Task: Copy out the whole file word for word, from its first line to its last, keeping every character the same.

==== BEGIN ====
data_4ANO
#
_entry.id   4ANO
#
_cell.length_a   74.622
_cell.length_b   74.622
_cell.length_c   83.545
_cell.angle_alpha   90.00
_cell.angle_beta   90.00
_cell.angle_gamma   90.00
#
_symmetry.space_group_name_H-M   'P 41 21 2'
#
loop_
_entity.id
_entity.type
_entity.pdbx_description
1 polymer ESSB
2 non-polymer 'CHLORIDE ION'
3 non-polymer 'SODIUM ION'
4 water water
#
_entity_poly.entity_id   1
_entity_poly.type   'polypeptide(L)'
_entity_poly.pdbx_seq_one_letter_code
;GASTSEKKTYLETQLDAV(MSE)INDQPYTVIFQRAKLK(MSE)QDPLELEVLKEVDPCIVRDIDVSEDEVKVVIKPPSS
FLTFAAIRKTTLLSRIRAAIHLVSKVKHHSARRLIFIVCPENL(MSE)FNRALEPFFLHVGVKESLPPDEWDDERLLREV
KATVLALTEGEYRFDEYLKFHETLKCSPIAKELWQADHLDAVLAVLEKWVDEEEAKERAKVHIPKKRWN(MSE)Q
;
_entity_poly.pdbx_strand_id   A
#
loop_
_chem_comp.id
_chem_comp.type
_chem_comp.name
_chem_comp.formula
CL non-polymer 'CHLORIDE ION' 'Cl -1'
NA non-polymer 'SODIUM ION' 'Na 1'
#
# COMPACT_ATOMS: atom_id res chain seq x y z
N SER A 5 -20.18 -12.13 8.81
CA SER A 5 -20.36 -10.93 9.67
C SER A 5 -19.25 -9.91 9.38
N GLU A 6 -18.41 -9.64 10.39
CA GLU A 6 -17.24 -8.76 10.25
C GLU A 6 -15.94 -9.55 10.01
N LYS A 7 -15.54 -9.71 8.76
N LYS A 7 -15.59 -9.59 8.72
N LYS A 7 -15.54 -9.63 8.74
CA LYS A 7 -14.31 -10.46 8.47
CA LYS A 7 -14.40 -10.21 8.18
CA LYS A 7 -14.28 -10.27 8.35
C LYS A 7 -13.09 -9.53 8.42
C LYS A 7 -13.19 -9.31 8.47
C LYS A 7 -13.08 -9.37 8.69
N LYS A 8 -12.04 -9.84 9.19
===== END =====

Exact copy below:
data_4ANO
#
_entry.id   4ANO
#
_cell.length_a   74.622
_cell.length_b   74.622
_cell.length_c   83.545
_cell.angle_alpha   90.00
_cell.angle_beta   90.00
_cell.angle_gamma   90.00
#
_symmetry.space_group_name_H-M   'P 41 21 2'
#
loop_
_entity.id
_entity.type
_entity.pdbx_description
1 polymer ESSB
2 non-polymer 'CHLORIDE ION'
3 non-polymer 'SODIUM ION'
4 water water
#
_entity_poly.entity_id   1
_entity_poly.type   'polypeptide(L)'
_entity_poly.pdbx_seq_one_letter_code
;GASTSEKKTYLETQLDAV(MSE)INDQPYTVIFQRAKLK(MSE)QDPLELEVLKEVDPCIVRDIDVSEDEVKVVIKPPSS
FLTFAAIRKTTLLSRIRAAIHLVSKVKHHSARRLIFIVCPENL(MSE)FNRALEPFFLHVGVKESLPPDEWDDERLLREV
KATVLALTEGEYRFDEYLKFHETLKCSPIAKELWQADHLDAVLAVLEKWVDEEEAKERAKVHIPKKRWN(MSE)Q
;
_entity_poly.pdbx_strand_id   A
#
loop_
_chem_comp.id
_chem_comp.type
_chem_comp.name
_chem_comp.formula
CL non-polymer 'CHLORIDE ION' 'Cl -1'
NA non-polymer 'SODIUM ION' 'Na 1'
#
# COMPACT_ATOMS: atom_id res chain seq x y z
N SER A 5 -20.18 -12.13 8.81
CA SER A 5 -20.36 -10.93 9.67
C SER A 5 -19.25 -9.91 9.38
N GLU A 6 -18.41 -9.64 10.39
CA GLU A 6 -17.24 -8.76 10.25
C GLU A 6 -15.94 -9.55 10.01
N LYS A 7 -15.54 -9.71 8.76
N LYS A 7 -15.59 -9.59 8.72
N LYS A 7 -15.54 -9.63 8.74
CA LYS A 7 -14.31 -10.46 8.47
CA LYS A 7 -14.40 -10.21 8.18
CA LYS A 7 -14.28 -10.27 8.35
C LYS A 7 -13.09 -9.53 8.42
C LYS A 7 -13.19 -9.31 8.47
C LYS A 7 -13.08 -9.37 8.69
N LYS A 8 -12.04 -9.84 9.19